In May, Raymond signed an order shifting Operation Olympic Defender from U.S. Strategic Command to U.S. Space Command. Led by the U.S. and Britain, Olympic Defender is an international partnership “intended to optimize space operations…enhance resilience…synchronize U.S. efforts with some of its closest allies…strengthen allies’ abilities to deter hostile acts in space, strengthen deterrence against hostile actors, and reduce the spread of debris orbiting the earth,” according to the Pentagon. Japan, Spain, France, Italy, Australia, Canada and New Zealand are expected to participate in Olympic Defender.

In August, the USSF published a “spacepower doctrine” that details “why spacepower is vital for our nation, how military spacepower is employed, who military space forces are and what military space forces value.” The precedent-setting document parallels the Pentagon’s landpower, seapower and airpower doctrines.

Finally, the USSF recently stood up an orbital warfare unit, which is tasked with launching, operating and landing the super-secret X-37B unmanned spaceplane.

While the media and Hollywood are predictably oblivious, the reason the USSF has been so busy is obvious to anyone who follows national security: “The scope, scale and complexity of the threat to our space capabilities is real, and it’s concerning,” according to Raymond.

That threat emanates from two sources: China and Russia.

A U.S. government report notes that Beijing “views space as a critical U.S. military and economic vulnerability.” With an eye on exploiting that vulnerability, China has created a Strategic Support Force responsible for operations “involving satellite-on-satellite attacks,” according to RAND. Recent Pentagon reports add that China has “the most rapidly maturing space program in the world”; is developing doctrines geared toward “destroying, damaging and interfering with the enemy’s…satellites”; and is acquiring technologies to accelerate “counter-space capabilities,” including lasers, satellite jammers and anti-satellite (ASAT) weaponry.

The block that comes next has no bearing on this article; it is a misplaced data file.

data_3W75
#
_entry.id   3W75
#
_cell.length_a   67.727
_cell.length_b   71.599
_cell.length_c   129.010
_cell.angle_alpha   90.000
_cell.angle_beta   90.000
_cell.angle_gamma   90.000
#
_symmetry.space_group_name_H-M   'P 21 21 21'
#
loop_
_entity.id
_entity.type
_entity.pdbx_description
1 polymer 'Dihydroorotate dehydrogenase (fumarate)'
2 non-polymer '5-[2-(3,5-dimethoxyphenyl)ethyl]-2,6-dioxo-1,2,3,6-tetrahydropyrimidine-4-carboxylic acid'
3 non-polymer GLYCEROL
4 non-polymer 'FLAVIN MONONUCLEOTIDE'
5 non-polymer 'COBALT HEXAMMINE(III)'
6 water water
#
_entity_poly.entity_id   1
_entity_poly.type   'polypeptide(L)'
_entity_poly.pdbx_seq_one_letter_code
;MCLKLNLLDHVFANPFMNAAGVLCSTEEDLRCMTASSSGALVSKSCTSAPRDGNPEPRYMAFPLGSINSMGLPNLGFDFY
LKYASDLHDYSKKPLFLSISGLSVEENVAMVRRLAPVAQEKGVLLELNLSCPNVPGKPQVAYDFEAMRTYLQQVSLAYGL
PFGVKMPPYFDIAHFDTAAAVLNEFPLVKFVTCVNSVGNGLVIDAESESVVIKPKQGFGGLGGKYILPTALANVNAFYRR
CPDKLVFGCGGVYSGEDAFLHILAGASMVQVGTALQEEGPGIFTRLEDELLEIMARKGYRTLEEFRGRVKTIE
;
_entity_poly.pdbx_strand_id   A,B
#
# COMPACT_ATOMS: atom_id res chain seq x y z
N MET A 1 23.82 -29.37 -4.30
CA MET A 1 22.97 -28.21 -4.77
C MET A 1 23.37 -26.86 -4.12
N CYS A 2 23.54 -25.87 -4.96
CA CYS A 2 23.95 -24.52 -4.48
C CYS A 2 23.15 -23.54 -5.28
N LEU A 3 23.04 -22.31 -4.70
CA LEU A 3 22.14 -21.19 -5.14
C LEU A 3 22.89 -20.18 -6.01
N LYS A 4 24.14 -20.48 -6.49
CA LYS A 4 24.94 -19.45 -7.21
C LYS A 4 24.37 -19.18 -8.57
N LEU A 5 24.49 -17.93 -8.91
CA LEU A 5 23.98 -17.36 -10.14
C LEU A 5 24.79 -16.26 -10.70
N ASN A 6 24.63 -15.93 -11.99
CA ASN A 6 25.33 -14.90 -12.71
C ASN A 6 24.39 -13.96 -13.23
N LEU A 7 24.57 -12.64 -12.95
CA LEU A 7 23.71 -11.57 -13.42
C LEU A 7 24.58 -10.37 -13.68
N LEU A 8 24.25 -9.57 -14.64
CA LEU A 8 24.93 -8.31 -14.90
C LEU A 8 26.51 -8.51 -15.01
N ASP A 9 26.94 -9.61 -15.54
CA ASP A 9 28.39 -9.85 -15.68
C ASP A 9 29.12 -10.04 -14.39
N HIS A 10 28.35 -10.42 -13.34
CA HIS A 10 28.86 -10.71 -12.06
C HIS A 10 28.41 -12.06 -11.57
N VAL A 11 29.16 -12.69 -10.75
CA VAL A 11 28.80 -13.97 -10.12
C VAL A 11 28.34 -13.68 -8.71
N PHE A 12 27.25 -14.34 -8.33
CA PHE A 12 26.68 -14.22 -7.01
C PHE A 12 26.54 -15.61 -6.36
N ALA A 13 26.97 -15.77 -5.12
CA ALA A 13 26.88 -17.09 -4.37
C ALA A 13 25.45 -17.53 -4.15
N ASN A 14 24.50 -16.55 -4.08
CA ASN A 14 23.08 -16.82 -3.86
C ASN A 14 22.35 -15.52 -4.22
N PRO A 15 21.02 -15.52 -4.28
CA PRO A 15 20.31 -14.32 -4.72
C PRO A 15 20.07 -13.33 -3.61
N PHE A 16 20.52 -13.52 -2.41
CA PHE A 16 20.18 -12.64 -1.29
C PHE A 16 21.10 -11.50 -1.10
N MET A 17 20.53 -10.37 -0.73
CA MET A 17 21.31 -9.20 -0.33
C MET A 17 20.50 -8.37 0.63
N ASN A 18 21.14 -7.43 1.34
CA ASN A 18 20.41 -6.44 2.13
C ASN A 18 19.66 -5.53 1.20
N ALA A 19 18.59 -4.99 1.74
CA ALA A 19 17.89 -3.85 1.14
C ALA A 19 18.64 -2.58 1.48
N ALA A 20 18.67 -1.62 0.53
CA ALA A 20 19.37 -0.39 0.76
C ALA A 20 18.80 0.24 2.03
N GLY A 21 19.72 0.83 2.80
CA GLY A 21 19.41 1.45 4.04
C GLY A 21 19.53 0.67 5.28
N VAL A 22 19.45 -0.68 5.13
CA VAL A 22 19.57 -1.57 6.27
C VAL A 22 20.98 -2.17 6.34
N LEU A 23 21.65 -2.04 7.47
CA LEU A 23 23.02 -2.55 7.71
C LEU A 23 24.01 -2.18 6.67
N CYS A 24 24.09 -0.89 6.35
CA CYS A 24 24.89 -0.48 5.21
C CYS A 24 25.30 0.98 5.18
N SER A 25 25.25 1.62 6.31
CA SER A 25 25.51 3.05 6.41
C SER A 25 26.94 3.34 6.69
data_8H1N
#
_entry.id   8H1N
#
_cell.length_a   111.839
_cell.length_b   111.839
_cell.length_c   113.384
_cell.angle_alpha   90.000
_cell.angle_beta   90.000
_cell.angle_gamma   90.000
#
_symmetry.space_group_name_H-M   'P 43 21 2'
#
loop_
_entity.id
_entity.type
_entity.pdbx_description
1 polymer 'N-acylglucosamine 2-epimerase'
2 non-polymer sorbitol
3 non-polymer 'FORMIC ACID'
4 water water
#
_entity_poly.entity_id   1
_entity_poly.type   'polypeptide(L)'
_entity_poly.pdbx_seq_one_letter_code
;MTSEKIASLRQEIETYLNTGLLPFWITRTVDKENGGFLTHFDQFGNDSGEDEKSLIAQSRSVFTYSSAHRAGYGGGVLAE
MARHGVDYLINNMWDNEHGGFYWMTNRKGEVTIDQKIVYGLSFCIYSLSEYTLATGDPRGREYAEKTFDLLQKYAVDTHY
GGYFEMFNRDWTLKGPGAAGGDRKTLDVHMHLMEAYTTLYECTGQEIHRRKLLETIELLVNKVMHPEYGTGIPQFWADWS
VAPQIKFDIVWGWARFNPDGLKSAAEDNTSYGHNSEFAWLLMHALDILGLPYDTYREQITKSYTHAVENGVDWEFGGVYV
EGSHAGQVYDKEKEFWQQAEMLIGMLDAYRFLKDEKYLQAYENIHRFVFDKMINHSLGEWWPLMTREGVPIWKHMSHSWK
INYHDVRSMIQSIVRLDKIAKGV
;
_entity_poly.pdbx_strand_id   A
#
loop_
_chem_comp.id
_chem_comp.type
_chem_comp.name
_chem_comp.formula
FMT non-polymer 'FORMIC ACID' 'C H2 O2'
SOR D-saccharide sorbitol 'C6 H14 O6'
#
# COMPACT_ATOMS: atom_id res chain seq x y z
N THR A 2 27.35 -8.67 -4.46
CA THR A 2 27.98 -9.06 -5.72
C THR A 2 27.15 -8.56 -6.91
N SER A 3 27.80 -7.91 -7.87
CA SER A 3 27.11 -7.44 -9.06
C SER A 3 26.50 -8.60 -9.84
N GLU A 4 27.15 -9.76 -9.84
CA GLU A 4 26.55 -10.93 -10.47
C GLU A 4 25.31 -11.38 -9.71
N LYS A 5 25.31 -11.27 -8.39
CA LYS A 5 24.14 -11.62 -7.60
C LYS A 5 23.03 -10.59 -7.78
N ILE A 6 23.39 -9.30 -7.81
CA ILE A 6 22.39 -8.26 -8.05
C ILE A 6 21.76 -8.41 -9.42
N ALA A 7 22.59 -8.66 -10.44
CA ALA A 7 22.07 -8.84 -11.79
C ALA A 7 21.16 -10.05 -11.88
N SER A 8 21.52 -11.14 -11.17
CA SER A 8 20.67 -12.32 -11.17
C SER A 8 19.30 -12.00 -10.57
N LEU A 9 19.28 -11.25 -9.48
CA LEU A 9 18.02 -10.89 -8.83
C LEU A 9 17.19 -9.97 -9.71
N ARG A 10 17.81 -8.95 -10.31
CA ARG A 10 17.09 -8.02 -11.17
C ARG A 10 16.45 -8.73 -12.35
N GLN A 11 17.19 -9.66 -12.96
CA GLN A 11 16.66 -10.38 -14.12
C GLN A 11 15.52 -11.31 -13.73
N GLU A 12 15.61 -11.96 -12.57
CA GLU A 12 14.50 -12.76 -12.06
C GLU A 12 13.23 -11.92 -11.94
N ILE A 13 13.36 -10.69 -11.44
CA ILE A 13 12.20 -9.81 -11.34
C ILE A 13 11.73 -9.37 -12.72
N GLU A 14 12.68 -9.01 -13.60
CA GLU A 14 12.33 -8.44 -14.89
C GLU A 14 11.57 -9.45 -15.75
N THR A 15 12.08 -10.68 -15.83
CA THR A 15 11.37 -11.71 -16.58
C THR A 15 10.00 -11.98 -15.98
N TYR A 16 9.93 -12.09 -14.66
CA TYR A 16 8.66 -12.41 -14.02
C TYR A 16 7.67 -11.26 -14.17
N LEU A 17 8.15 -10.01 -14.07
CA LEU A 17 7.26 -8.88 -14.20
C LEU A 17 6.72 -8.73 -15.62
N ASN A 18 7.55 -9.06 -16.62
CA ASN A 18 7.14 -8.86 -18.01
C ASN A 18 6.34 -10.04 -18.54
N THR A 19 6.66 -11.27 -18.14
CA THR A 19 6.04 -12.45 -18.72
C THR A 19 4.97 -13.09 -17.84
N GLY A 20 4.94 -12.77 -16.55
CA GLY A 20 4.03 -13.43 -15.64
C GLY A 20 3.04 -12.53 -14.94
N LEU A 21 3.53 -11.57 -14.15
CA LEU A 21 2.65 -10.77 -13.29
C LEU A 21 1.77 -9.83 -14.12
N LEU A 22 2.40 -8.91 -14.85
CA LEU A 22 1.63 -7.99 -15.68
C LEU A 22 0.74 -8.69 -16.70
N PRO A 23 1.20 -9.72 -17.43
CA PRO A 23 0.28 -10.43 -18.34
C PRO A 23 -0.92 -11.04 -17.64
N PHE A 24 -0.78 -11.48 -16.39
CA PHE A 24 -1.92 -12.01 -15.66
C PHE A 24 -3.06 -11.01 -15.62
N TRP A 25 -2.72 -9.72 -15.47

China has conducted at least three ASAT tests in recent years. A 2007 ASAT test conducted by China “was a clarifying event,” according to Gen. Chance Saltzman, USSF deputy chief. “I can almost chart from there the establishment of the Space Force…suddenly space was contested.”

Russia, which stood up an Aero-Space Forces command in 2015, is conducting ASAT tests far more frequently than China. Moscow’s April 2020 ASAT test is believed to be its ninth test of a “direct ascent” ASAT in recent years. (Direct-ascent ASATs are missiles launched from the ground or from airplanes.) More recently, in July 2020, Russia tested a satellite-borne kill vehicle. This follows a similar test in 2017, when Russia deployed a satellite that “launched a high-speed projectile into space,” as Raymond recently revealed.

In addition, the Russian military has deployed satellites capable of “rendezvous and proximity operations”—military parlance for maneuvering around other satellites to monitor, disrupt and/or disable them. In February 2020, Raymond reported that two Russian satellites were shadowing a U.S. Keyhole satellite in what he called “unusual and disturbing” behavior.